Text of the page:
The Hidden Footprint of Making All Farms Organic
2. Ponisio, L. C., M’Gonigle, L. K., Mace, K. C., Palomino, J., de Valpine, P., & Kremen, C. (2014). Diversification practices reduce organic to conventional yield gap. Proceedings of the Royal Society of London B: Biological Sciences, 282(1799). Abstract. Retrieved from http://rspb.royalsocietypublishing.org/content/282/1799/20141396
3. This is an average of the gap observed in many studies of different crops in different environments. The gap varies by crop as well as location, management practices and many other factors.
4. See, for example, Ponisio et al. (2014). p. 5
5. For simplicity and ease of reading, We refer to chemical compounds containing nitrogen, such as ammonium and nitrate, as nitrogen, except when discussing forms of nitrogen pollution.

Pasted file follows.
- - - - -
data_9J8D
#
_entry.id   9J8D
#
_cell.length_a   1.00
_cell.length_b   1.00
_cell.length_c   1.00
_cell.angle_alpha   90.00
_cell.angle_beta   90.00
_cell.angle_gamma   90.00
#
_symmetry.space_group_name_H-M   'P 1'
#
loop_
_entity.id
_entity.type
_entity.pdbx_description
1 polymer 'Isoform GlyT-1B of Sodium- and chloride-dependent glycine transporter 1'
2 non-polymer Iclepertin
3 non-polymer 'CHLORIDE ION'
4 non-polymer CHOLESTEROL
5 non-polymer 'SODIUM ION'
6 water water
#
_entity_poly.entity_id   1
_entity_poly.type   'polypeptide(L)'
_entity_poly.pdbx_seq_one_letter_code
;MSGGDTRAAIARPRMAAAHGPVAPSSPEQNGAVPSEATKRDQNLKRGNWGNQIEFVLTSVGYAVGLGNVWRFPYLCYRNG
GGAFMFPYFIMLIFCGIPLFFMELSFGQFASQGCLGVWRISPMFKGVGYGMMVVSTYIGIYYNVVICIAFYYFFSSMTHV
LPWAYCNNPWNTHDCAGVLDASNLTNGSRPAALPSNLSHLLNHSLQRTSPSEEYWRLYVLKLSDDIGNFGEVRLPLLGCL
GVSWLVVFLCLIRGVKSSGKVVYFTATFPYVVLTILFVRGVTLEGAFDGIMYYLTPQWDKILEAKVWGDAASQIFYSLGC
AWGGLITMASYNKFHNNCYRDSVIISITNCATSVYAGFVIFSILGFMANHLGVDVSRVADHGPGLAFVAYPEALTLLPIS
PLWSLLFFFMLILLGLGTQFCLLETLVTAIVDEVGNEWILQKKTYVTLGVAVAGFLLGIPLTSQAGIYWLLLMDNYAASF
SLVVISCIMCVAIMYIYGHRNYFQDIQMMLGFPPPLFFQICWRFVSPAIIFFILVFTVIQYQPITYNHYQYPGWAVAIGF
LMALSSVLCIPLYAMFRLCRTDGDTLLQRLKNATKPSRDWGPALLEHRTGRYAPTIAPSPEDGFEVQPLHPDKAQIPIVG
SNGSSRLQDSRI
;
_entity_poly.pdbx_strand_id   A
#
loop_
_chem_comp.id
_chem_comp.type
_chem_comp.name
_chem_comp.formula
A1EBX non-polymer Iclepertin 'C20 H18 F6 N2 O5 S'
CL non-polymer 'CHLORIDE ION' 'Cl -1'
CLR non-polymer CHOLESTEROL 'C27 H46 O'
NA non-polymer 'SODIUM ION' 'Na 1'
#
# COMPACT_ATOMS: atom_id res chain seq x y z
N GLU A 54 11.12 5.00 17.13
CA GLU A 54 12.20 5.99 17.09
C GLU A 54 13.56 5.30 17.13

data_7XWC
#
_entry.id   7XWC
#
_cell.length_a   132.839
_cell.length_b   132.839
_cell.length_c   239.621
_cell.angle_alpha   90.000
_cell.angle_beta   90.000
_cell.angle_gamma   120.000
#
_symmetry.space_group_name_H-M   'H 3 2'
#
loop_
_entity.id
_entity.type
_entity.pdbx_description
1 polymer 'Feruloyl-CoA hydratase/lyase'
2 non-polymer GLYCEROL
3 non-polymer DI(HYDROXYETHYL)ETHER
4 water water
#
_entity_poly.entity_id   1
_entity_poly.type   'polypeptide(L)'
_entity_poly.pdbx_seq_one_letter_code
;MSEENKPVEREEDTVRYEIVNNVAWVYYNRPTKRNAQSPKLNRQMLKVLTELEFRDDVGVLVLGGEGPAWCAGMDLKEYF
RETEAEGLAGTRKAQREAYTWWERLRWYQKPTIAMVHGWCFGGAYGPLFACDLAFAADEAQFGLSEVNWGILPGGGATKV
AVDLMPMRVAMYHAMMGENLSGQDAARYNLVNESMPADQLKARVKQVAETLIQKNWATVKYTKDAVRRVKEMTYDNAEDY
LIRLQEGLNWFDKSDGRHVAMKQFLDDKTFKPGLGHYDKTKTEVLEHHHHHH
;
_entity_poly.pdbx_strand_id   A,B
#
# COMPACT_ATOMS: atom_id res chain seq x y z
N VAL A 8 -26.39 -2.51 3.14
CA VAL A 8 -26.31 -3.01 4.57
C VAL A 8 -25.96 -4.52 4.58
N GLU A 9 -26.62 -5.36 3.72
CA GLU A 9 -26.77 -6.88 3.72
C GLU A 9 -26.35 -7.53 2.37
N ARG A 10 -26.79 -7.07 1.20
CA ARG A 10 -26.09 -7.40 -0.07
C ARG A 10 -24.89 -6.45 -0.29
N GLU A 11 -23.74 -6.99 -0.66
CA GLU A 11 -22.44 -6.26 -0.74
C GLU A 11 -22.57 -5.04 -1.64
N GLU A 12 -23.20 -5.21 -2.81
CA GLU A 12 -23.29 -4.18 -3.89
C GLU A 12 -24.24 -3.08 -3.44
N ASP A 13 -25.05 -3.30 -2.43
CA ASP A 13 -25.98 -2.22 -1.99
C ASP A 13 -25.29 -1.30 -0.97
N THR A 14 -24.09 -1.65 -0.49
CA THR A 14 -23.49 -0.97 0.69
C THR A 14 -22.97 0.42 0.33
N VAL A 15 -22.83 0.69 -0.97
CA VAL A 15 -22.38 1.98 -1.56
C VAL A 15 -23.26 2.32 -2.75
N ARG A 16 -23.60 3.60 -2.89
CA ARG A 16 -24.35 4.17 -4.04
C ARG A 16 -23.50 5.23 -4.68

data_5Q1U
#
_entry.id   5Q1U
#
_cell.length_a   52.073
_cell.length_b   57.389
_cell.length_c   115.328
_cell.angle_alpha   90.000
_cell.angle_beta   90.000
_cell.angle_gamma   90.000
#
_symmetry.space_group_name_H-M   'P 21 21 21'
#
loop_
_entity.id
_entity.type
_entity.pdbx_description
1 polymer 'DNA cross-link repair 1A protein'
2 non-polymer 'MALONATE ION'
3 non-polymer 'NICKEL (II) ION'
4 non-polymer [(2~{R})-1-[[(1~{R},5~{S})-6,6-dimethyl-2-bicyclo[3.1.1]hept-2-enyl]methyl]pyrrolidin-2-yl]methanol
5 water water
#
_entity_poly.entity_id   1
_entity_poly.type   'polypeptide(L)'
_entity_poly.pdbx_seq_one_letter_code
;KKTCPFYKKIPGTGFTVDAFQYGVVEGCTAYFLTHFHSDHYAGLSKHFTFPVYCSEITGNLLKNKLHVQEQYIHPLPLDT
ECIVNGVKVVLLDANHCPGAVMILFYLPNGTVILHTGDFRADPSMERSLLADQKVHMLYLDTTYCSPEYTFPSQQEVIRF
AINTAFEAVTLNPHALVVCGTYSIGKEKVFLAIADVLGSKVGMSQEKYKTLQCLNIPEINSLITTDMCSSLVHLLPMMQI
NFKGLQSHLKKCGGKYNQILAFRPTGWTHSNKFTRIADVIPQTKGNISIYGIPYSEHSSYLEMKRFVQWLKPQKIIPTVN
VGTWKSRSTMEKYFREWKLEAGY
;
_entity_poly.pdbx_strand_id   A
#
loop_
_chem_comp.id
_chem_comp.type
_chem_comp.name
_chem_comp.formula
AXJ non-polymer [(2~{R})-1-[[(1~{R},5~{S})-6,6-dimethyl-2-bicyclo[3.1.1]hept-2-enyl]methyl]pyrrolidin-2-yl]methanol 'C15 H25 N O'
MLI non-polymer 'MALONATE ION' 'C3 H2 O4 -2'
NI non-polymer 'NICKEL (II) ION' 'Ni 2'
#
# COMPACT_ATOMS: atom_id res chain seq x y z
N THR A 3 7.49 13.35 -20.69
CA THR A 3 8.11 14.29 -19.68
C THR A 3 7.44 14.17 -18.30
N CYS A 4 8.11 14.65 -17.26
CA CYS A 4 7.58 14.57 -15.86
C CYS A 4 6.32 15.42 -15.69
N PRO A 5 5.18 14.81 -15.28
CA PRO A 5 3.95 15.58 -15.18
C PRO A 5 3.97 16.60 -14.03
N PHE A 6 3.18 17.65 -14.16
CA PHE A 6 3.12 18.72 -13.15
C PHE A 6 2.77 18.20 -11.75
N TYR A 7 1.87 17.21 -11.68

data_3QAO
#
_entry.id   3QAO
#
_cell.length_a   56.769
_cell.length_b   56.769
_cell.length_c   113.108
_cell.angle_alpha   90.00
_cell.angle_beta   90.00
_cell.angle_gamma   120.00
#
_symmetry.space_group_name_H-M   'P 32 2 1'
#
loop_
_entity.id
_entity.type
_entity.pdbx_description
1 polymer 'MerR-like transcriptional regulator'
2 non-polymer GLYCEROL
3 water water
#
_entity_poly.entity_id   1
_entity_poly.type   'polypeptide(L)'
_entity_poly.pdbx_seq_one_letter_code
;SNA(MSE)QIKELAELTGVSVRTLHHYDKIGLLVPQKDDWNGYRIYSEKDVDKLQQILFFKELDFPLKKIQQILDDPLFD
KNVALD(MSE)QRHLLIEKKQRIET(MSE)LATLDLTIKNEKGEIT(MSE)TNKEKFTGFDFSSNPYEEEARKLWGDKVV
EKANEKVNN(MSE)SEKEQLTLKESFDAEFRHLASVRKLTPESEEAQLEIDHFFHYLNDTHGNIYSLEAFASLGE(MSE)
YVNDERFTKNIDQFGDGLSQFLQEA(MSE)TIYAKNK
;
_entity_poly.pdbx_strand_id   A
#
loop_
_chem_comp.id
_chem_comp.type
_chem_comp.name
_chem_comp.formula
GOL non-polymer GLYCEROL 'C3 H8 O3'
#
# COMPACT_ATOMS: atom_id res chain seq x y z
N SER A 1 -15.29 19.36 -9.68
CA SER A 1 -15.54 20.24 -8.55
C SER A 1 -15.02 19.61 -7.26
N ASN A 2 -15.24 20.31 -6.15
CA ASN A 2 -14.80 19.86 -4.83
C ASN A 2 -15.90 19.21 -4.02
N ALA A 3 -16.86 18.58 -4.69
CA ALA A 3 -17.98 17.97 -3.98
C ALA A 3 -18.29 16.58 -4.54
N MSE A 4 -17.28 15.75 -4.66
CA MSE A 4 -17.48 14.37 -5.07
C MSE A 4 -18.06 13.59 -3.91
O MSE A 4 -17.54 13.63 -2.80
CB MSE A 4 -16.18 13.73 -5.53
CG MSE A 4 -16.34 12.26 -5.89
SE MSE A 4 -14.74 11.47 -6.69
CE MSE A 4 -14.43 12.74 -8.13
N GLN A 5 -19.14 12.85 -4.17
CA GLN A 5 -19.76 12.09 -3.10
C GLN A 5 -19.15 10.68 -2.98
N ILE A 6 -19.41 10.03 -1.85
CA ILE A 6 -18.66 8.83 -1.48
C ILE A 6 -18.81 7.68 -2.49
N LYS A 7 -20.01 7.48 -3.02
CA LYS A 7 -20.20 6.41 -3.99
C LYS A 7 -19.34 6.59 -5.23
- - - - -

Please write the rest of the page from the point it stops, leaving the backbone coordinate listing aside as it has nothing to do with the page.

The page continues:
6. Smil, V. (2001). Enriching the earth : Fritz Haber, Carl Bosch, and the transformation of world food production. MIT Press. p.xiii
7. Smil, V. (2001) p.22
8. Smil, V. (2001) p.29
9. Savio, Hannah L. (2011) "Sustainable Agriculture in Ancient Rome." Senior Capstone Projects. http://digitalwindow.vassar.edu/senior_capstone/2 p.31-32
10. Smil, V. (2001) p.32-33
11. Smil, V. (2001) p.27
12. Bruns, H. A. (2012). Concepts in crop rotations. In Agricultural Science. InTech. http://cdn.intechopen.com/pdfs/36492/InTech-Concepts_in_crop_rotations.pdf p. 25
13. Smil, V. (2001) p.32-33
14. Max Roser and Esteban Ortiz-Ospina (2017)—‘World Population Growth.’ Published online at OurWorldInData.org. Retrieved from: https://ourworldindata.org/world-population-growth/
15. Totten, Kimberly. (2016). “What a load of guano: 5 facts you didn't know about bird poop.” Smithsonian National Museum of History Blog. http://americanhistory.si.edu/blog/what-load-guano-5-facts-you-didnt-know-about-bird-poop